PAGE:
“I’d forgotten so much about that episode because I was just a ball of anxiety,” she said. “I didn’t absorb much of what happened so it was great to watch it back.”
Monday night’s “winner announcement” segment was watched by an average of 2 million Australians nationally, while the remainder of the episode averaged 1.64 million. The full season averaged 1.35 million viewers, with 10 claiming it was MasterChef’s best-rating season since 2016 and the most popular reality TV show this quarter – beating Nine’s The Voice (1.29 million) and Seven’s Big Brother reboot (an average 1.13 million viewers so far). Nine is the owner of this masthead.
While The Voice can claim second place overall, Big Brother so far has bested Nine’s singing competition in the 16-39 and 25-54 age groups. As of Tuesday, Big Brother has recorded an average 603,000 viewers in the 25-54 demographic per episode. The Voice, which concluded on Sunday night, netted an average 490,000 viewers in the same age group per episode, while MasterChef averaged 659,000.
Media analyst Ian Warner said Seven would see these results as a win despite Big Brother landing in third place overall, because advertisers chase specific demographics.
“For the last nine, 10 years Seven has struggled to get that under-40 audience,” Warner said. “Advertisers don’t care who’s number one. It’s about ‘where can I buy the most amount of eyeballs for the most cost-efficient price?'”
Nine’s program director, Hamish Turner, said he was very happy with The Voice’s 2020 performance.
“It is a proven and consistent performer and the team at ITV did a brilliant job of overcoming the challenges for the show posed by COVID-19,” he said. “[Sunday] night saw more than 1.2 million people nationally tune in to see Chris Sebastian announced as the winner and we are confident that we will strengthen our position in the back half as we move into Ninja Warrior, The Block, NRL Grand Final and the State of Origin.”
Asked how she felt during the pointy end of MasterChef’s “back to win” season – in which former contestants returned for a second chance at victory – Jackson said she noticed a significant mental shift.
“Until then, I’d been going into every challenge telling myself, ‘Don’t be the worst’,” she said. “Then something clicked and I realised I’d been overthinking everything … I found a new wave of confidence that I didn’t know existed. I learned to own my skills and I’m really proud of the way I conducted myself.”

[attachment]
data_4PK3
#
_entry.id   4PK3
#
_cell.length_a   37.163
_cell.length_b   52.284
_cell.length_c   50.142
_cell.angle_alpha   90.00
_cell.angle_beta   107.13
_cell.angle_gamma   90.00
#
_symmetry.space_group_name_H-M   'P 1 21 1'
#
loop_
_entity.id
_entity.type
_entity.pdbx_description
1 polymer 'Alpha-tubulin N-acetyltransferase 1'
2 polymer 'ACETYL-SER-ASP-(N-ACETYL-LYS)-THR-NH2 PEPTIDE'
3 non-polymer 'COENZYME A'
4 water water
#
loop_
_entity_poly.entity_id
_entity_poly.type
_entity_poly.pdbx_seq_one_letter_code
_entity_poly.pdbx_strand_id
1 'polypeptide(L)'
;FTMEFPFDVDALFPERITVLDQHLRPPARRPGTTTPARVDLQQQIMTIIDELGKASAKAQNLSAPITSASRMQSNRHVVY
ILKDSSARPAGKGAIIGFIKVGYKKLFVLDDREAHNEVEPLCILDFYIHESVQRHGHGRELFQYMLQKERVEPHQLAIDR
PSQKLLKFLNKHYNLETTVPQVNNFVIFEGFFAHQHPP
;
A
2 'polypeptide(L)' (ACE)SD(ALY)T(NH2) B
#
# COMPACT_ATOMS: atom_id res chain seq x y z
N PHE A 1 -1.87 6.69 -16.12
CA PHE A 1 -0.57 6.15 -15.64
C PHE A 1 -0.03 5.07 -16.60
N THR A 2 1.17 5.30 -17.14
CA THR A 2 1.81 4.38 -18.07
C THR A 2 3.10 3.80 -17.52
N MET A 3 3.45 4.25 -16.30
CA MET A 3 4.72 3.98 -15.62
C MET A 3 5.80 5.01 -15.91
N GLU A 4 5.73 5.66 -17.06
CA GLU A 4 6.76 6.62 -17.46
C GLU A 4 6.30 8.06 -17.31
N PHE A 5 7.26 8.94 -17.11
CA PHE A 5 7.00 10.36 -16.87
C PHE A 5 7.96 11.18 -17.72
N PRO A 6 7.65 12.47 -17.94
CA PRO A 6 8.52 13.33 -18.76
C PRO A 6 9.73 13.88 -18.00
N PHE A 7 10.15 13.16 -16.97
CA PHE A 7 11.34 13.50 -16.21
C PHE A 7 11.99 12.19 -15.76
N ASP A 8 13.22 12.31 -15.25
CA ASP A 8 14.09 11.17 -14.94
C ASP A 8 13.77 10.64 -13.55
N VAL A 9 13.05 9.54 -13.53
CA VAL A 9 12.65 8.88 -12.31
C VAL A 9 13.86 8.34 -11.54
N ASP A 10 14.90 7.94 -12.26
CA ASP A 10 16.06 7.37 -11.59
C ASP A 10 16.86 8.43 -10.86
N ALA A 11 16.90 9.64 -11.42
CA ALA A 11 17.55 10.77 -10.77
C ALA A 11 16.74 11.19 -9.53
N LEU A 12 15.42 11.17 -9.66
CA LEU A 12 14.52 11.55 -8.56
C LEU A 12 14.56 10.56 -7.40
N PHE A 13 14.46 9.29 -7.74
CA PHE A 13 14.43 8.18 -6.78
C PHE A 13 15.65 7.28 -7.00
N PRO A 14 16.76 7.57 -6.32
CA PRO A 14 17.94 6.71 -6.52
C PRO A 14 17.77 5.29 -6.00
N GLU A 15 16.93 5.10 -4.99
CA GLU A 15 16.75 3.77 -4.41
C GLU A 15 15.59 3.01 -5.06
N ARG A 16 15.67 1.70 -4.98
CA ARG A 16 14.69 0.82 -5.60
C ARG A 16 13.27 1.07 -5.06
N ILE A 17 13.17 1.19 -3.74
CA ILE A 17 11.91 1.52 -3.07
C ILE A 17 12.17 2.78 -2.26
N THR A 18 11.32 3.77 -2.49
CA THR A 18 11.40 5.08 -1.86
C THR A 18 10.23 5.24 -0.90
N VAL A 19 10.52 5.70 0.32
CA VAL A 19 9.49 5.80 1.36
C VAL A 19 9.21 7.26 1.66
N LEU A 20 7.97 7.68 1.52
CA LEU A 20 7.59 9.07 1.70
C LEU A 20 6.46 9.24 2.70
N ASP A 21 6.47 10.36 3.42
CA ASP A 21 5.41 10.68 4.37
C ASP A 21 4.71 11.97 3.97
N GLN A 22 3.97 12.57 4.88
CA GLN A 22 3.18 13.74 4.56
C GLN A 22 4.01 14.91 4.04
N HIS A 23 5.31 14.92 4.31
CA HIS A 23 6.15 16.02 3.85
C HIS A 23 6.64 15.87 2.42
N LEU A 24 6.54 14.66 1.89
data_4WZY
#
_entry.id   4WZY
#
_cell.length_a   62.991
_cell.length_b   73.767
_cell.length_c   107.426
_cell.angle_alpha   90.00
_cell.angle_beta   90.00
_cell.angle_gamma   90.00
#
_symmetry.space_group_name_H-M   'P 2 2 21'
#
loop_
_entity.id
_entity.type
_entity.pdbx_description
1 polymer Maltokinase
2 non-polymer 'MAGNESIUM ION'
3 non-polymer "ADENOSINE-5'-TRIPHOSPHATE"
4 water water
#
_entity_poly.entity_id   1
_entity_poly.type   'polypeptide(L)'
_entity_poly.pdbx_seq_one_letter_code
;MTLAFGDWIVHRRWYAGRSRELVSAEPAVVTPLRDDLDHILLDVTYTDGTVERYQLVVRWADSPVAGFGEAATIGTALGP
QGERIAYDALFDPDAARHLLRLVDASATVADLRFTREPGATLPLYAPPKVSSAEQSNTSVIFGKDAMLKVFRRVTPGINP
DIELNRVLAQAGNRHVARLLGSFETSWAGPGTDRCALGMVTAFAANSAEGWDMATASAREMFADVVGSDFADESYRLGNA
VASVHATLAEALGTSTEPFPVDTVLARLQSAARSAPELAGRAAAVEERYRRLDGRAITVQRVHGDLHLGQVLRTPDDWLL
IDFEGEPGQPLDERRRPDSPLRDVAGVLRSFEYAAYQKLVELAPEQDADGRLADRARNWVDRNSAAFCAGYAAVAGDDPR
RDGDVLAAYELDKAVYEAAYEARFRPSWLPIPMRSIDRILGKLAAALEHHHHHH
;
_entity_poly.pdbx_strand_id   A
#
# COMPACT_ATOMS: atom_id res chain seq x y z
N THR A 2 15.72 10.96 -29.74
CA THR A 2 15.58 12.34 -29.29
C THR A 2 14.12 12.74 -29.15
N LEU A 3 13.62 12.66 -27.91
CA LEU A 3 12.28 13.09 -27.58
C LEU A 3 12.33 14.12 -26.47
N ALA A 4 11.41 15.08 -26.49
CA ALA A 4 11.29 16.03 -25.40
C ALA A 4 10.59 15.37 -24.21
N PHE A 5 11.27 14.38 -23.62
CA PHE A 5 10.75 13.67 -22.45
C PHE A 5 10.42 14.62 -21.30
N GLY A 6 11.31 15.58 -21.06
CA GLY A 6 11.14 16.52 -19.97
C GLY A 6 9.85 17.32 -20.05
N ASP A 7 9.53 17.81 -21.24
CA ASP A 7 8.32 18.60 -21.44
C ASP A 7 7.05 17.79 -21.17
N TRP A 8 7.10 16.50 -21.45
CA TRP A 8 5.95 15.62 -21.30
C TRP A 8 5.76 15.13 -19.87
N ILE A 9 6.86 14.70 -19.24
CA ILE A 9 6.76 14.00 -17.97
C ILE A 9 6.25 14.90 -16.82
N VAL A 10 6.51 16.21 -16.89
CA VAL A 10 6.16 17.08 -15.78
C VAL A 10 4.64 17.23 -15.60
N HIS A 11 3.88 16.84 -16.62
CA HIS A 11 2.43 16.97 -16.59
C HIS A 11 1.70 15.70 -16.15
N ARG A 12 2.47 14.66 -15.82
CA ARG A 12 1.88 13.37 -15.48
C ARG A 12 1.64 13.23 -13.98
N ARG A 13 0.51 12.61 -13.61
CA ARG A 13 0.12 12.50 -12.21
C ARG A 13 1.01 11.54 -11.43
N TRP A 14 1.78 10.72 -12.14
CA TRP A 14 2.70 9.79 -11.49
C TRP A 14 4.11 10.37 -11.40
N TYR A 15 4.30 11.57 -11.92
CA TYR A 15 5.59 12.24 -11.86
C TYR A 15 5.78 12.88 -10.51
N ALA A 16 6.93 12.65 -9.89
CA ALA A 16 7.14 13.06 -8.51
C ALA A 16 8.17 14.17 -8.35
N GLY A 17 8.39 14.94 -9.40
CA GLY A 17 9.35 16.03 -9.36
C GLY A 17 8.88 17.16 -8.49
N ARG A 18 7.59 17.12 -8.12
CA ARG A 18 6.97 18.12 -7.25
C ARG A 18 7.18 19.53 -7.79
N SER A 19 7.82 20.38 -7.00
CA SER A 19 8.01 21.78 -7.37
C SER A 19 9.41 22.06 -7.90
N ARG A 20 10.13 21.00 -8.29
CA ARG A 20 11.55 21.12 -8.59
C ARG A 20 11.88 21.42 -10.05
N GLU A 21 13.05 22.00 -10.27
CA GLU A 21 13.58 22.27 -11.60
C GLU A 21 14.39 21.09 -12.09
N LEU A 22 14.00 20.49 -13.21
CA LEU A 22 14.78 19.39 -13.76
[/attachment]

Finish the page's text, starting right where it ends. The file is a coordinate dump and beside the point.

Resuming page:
Jackon’s one regret is that during the chaos of filming, she didn’t immediately notice Sharrad had burned her hand.
“I felt like a terrible friend,” she said. “Laura didn’t scream or anything and there were a lot of crew members in between the two benches … but Loz and I are friends for life. She’s an amazing human being and I can’t talk highly enough about her.”
The two finalists were tasked with cooking a three-course meal for judges Melissa Leong, Jock Zonfrillo and Andy Allen, in addition to this season’s previously-eliminated contestants. In the end, it was Jackson’s dessert – a pistachio financier with Davidson plums and raspberry sorbet – that gave her the winning edge.
Holding her trophy aloft while being cheered by the judges and contestants, she said, felt surreal. And she’s still coming to terms with her $250,000 jackpot.
“I already had my cake business [Emelia Jackson Cake Design] which is amazing,” she said. “But the problem was that I was so hands-on, I had no ability to step back and think about how I might grow the business – and this money has given me the opportunity to do that.
“My ultimate dream is to open a patisserie but with the COVID-19 lockdown, that won’t be happening for a while … so the first thing I’ve done is launch a range of cake mixes because I want packet mixes to be truly delicious. That money truly is life-changing.”
Recent data suggests Nine booked the largest share of advertising in June, closely followed by Seven and with Network 10 coming in third. All networks have been rocked by an advertising slump over the past few months as a result of the COVID-19 pandemic.
Network 10 has announced it will plate up a fresh season of Junior MasterChef Australia later this year. Seven has already confirmed it will bring back Big Brother in 2021, with this year’s finale due to air on Wednesday.
Michael Lallo is a senior culture writer at The Age and The Sydney Morning Herald.
Broede Carmody is a culture reporter at The Age and The Sydney Morning Herald